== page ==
This interview originally appeared in the print version of FREE! Magazine March 2007. Used with permission.
New York City's Rock Radio Savior
Erik Remec: I know your favorite all time band is KISS. So how did you go from a kid in the late 70’s with KISS posters on your bedroom wall to having a nationally syndicated radio show?
Eddie Trunk: It's been a long road but I started out writing the music column of my high school paper. I was always just a big music fan and chased down everything I wanted to do in the business. Did college radio while in high school, worked at a music store, worked for a record label (Megaforce), management company, and more. I always did radio though regardless of what else I had going, it was always what I loved most. In 1994 I got a break when I broke into the NYC market and that's when I made it my main focus. Everything else fell into place because of the audience I served and how loyal they are. I specialized in something and did more then just play records, which is what set me apart. NYC and Boston are the two biggest markets the show is heard and I also do a national XM show [satellite radio] on Mondays on channel 41.
ER: Now thanks to your show, you’re able to have personal and professional relationships with many of the same musicians you idolized as a kid. In fact, you are actually good friends with [original Kiss guitarist] Ace Frehley.
ET: I had a hand in signing Ace to his solo deal in the 80's and we have remained close friends ever since. Ace is working on new music now and I'm going to pay him a visit soon and see what he's up to. I've been fortunate to have many of the legends of music become friends after doing this for 25 years. It's really all about how you treat them and behave around them. The key is to make them feel comfortable and avoid being a super fan, then you can establish a true connection.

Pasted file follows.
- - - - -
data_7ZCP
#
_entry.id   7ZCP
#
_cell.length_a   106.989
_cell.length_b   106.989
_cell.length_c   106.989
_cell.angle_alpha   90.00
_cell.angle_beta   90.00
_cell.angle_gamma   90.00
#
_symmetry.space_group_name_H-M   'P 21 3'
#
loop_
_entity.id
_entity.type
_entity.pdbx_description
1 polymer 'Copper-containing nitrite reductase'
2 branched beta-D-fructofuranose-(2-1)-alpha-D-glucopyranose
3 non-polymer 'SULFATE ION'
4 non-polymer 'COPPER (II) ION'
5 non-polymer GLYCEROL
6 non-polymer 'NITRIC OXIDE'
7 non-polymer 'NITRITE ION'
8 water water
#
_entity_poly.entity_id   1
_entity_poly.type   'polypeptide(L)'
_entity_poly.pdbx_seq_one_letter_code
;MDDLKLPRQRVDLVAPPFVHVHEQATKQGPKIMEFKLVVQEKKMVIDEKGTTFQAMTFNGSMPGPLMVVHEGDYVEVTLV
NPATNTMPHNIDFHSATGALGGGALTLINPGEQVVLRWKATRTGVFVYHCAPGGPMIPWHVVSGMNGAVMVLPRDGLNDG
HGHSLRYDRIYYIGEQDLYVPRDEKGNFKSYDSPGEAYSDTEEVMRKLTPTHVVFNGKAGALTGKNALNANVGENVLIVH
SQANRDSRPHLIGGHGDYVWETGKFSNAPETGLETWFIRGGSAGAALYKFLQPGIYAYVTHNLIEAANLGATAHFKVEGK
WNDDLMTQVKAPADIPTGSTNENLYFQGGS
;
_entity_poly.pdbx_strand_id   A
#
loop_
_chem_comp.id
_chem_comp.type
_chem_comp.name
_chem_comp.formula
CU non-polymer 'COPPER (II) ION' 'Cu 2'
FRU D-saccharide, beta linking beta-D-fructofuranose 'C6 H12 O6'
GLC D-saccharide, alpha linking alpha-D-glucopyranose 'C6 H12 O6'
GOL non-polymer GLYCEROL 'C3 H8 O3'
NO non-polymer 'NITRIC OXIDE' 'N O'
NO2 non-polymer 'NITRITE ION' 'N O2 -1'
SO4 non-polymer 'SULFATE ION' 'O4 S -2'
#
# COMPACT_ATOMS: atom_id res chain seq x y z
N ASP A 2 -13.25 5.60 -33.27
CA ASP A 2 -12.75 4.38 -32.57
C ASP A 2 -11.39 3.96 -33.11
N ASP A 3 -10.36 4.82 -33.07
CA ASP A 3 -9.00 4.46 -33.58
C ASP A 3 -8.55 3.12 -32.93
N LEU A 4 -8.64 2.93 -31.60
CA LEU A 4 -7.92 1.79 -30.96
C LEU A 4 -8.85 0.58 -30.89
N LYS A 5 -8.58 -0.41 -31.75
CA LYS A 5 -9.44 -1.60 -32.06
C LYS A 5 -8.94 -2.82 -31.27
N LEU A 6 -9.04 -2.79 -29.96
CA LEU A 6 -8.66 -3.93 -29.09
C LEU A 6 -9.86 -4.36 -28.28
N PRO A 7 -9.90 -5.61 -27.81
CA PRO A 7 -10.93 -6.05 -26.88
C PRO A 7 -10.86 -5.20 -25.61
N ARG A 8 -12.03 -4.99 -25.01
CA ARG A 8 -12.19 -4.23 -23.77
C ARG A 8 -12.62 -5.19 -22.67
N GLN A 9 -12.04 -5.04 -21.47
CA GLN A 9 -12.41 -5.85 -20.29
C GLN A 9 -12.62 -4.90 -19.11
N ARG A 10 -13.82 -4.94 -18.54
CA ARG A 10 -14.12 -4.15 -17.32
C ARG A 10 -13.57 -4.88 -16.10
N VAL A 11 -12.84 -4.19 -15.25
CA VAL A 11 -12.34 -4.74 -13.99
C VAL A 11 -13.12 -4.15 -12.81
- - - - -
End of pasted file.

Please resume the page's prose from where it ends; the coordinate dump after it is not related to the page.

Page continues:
ER: Your show is a mixture of music and live interviews. What can a listener who has never heard your show expect?
ET: Not just music. Anyone can be a jukebox and play CDs, and with iPods people can get any songs they want. I bring all my experience, stories, interviews, contests and more. The show is a mix of music and talk about music, and you will never hear the "hit" song you’re sick of from the classic artists. You will also hear plenty of classic artists that don't ever get played from the 70's and 80's mostly.
ER: How can people hear your show?
ET: The show airs online on knac.com every Saturday and Monday 10AM-1PM EST [15:00 – 18:00 GMT]. There is also a live stream but that's only available in the US. All the ways to hear the show are on my site EddieTrunk.com under "Syndication".
ER: It seems that hard rock & metal is enjoying a bit of a resurgence these days. Do you think there's still that stigma that's associated with those "hair bands" from the 1980's?
ET: Yes, unfortunately I do. Outside of Bon Jovi there really have not been any artists from that era that have had big time success now. It's sad because there is so much great music that is not given a shot or written off by the mainstream. I do my best to cater to that crowd with the little time I have each week.